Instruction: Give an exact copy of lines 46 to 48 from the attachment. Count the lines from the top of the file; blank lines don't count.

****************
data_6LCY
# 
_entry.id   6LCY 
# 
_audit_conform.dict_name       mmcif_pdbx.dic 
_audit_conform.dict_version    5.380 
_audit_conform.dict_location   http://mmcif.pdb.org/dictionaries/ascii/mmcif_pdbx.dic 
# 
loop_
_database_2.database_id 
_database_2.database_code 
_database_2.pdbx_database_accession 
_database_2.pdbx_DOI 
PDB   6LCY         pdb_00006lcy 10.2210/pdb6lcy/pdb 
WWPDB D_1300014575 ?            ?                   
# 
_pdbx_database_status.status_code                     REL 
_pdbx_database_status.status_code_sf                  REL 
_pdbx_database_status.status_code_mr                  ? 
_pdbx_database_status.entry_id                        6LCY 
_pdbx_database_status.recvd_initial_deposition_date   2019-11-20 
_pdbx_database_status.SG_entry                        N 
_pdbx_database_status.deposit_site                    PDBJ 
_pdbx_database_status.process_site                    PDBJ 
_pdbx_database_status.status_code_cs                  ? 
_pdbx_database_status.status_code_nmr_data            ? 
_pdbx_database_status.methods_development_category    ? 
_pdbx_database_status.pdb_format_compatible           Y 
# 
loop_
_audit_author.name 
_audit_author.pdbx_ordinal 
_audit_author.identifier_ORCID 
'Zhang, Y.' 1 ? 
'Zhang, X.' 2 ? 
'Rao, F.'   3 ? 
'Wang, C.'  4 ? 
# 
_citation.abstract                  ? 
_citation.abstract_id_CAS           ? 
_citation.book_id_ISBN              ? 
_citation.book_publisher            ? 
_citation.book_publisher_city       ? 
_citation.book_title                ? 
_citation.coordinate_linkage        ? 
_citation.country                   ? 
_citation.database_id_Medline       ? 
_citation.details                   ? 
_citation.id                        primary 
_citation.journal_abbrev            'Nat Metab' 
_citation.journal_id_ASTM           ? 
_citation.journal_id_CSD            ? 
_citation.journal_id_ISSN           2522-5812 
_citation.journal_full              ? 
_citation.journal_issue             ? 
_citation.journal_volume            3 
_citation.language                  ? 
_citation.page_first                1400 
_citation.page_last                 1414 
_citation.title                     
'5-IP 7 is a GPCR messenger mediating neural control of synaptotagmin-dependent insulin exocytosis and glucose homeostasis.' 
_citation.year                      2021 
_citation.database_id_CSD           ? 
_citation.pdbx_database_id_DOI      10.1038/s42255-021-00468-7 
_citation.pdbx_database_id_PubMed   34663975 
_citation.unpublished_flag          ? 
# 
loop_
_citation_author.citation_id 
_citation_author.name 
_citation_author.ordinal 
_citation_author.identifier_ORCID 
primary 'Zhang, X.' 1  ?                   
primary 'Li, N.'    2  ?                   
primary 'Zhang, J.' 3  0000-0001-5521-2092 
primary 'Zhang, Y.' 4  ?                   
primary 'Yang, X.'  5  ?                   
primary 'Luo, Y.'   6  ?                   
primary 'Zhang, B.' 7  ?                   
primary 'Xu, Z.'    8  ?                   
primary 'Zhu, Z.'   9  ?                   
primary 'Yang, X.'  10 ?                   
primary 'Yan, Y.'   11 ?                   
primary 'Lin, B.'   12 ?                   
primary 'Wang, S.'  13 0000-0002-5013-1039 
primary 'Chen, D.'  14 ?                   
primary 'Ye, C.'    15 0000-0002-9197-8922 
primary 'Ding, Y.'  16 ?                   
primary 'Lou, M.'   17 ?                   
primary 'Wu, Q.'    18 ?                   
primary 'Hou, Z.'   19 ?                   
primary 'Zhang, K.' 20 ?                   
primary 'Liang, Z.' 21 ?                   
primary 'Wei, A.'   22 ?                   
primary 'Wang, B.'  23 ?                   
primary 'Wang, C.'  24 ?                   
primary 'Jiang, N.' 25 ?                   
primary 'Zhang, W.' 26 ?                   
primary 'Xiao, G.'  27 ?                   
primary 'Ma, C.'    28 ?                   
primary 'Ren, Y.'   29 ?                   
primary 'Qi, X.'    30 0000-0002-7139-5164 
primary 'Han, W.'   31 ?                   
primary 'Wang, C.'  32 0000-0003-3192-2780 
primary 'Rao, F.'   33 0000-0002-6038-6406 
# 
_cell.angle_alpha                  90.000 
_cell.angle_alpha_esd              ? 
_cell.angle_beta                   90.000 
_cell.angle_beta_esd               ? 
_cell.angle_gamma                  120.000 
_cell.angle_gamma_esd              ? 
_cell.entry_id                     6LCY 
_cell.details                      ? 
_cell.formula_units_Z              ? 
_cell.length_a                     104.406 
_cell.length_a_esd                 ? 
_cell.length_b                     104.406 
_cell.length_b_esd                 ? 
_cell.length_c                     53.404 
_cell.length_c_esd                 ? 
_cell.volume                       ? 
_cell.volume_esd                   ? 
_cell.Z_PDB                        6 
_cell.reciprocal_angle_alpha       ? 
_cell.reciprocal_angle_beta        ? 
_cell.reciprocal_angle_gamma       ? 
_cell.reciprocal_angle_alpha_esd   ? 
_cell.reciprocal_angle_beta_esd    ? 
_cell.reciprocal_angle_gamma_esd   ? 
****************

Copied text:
_citation.country                   ? 
_citation.database_id_Medline       ? 
_citation.details                   ? 